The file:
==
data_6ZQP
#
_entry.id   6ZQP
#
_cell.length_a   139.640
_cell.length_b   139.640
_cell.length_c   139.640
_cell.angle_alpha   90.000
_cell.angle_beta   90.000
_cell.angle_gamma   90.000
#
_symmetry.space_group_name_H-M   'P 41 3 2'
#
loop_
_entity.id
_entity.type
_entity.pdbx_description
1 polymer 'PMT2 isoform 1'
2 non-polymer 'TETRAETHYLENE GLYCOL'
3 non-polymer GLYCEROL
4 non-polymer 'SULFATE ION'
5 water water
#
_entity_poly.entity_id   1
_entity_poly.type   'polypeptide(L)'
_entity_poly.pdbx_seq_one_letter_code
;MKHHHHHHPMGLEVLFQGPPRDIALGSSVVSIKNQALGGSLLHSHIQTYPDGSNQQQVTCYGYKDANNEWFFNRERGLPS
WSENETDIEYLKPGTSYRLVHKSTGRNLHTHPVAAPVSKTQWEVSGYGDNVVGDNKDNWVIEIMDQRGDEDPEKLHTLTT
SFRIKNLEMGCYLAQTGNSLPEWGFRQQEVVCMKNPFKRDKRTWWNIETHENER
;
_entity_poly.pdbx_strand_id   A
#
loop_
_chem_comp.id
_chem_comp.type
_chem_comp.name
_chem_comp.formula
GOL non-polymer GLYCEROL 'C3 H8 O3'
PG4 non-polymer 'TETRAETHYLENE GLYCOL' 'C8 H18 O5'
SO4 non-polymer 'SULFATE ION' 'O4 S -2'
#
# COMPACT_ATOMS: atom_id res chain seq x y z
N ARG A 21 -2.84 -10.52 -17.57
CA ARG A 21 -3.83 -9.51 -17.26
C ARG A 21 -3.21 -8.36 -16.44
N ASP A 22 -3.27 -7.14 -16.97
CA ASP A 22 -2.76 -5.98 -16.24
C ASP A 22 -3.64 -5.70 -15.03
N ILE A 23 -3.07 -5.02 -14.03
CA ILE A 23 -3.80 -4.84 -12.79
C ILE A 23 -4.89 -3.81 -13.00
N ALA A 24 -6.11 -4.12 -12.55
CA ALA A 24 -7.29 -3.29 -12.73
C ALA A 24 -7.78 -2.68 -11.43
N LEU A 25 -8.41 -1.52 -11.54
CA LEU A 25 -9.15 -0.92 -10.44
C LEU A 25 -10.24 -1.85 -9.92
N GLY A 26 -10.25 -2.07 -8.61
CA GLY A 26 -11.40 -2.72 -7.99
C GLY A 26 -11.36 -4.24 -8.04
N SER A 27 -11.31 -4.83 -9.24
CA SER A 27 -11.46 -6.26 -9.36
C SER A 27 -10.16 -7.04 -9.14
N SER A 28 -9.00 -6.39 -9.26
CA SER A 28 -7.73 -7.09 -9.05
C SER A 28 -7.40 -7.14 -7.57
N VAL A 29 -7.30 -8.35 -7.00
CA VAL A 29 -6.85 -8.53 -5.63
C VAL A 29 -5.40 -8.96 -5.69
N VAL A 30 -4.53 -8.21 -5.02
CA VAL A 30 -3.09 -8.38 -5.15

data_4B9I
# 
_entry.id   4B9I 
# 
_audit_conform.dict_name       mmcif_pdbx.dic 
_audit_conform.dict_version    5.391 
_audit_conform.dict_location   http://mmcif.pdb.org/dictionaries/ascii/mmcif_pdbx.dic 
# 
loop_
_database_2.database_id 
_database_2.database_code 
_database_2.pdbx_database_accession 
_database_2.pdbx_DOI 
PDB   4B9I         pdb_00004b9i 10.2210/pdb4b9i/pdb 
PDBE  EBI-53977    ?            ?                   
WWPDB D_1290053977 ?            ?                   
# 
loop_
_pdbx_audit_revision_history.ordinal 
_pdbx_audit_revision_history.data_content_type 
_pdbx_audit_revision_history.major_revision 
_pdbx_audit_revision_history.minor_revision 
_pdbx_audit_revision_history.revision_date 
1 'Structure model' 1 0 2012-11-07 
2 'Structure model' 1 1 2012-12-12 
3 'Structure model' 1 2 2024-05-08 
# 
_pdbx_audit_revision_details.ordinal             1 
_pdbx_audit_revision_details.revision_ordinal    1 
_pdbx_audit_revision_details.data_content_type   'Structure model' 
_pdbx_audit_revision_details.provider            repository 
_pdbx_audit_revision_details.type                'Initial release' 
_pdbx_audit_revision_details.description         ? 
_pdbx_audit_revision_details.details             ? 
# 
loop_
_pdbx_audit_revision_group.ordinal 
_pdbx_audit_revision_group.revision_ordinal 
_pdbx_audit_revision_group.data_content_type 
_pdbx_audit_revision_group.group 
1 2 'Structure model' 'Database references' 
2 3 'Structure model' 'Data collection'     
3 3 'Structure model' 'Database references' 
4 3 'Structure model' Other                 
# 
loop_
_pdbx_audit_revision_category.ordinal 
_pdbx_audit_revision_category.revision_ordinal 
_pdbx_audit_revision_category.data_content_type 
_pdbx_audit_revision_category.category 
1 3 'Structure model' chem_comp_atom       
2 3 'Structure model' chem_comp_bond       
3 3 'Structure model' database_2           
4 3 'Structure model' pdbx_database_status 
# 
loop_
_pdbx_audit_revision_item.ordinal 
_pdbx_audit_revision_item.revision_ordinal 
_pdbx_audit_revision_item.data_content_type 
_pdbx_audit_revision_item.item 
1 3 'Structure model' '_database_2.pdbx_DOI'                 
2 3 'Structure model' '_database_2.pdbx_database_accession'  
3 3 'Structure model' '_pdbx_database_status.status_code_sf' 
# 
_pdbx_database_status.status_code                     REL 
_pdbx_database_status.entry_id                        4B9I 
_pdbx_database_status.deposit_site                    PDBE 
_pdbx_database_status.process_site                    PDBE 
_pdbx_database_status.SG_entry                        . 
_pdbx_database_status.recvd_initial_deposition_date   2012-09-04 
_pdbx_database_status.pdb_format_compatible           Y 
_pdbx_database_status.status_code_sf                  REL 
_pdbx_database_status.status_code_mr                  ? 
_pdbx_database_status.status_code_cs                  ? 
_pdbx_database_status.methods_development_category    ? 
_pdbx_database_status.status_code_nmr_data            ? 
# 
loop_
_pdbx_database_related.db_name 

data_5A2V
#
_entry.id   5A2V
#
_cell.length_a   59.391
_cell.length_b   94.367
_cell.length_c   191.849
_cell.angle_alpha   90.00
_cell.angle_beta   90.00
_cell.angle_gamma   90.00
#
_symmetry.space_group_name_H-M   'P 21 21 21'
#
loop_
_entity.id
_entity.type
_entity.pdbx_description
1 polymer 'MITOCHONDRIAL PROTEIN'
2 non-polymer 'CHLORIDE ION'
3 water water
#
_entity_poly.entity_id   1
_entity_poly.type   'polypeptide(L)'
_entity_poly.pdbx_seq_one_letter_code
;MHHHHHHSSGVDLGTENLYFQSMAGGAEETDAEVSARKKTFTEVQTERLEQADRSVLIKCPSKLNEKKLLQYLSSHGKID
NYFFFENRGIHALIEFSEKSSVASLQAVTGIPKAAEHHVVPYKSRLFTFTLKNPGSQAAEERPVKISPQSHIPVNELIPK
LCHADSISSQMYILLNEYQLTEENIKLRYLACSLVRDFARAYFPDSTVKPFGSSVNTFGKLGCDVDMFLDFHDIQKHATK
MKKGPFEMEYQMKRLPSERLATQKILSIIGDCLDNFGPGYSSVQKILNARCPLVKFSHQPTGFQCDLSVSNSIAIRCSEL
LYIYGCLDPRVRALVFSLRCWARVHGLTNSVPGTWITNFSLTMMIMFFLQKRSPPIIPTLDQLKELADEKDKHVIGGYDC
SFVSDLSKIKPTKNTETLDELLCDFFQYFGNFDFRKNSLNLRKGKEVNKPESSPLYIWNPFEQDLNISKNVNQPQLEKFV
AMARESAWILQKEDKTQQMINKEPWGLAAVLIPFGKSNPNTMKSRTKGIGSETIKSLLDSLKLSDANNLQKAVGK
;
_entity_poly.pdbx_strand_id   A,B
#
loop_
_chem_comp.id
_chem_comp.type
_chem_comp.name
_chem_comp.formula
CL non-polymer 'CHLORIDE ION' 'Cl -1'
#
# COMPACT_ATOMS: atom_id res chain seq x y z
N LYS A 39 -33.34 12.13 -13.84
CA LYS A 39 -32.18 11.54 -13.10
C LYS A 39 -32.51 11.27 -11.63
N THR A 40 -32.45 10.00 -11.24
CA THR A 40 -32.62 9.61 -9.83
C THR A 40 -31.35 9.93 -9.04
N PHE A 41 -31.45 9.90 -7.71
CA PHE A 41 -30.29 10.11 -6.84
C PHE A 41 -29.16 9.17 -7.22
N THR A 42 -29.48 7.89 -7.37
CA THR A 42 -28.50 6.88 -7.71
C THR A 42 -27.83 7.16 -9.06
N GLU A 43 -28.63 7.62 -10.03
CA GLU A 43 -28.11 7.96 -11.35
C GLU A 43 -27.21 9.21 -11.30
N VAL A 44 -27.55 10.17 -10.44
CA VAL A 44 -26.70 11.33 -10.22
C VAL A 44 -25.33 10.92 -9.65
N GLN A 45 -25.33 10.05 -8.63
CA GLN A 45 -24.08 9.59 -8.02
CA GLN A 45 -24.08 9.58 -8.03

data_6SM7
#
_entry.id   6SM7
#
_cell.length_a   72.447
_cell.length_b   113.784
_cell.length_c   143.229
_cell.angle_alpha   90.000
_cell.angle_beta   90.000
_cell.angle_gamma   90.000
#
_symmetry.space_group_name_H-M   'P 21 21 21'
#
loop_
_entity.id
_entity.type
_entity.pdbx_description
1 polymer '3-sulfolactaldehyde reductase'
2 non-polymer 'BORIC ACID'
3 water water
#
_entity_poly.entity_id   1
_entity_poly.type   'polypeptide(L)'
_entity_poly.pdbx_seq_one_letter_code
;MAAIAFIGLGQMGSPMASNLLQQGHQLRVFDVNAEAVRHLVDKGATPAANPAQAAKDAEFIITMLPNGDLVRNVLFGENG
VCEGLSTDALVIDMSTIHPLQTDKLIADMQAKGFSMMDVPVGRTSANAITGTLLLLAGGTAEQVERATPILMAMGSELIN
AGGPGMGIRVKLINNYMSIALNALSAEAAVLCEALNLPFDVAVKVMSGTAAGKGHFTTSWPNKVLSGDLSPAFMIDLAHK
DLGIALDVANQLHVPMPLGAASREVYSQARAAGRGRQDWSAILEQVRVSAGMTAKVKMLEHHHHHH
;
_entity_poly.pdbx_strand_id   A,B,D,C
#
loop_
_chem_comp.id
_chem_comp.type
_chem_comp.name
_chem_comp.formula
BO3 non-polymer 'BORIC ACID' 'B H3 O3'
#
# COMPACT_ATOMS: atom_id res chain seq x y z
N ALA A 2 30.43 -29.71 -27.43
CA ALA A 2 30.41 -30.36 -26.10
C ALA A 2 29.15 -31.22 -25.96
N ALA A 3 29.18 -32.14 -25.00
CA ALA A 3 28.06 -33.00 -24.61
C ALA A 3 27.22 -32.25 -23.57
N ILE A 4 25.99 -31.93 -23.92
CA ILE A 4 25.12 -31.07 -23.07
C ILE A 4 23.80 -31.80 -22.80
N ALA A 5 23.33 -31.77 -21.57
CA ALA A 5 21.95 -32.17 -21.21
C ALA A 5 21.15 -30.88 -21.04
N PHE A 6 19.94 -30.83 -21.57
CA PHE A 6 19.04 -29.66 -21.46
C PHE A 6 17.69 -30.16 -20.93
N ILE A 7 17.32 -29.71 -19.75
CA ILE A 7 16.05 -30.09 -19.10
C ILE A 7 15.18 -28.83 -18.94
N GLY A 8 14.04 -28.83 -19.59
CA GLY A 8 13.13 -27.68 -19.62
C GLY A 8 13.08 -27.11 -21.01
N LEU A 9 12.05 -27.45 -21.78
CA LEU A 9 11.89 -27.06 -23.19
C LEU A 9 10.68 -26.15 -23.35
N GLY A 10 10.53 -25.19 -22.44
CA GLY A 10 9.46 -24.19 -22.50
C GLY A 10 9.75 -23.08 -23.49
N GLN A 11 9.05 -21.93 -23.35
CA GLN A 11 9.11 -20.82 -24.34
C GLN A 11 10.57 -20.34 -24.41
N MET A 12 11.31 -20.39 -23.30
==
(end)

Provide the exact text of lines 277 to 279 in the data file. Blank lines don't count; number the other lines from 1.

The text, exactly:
N GLY A 10 10.53 -25.19 -22.44
CA GLY A 10 9.46 -24.19 -22.50
C GLY A 10 9.75 -23.08 -23.49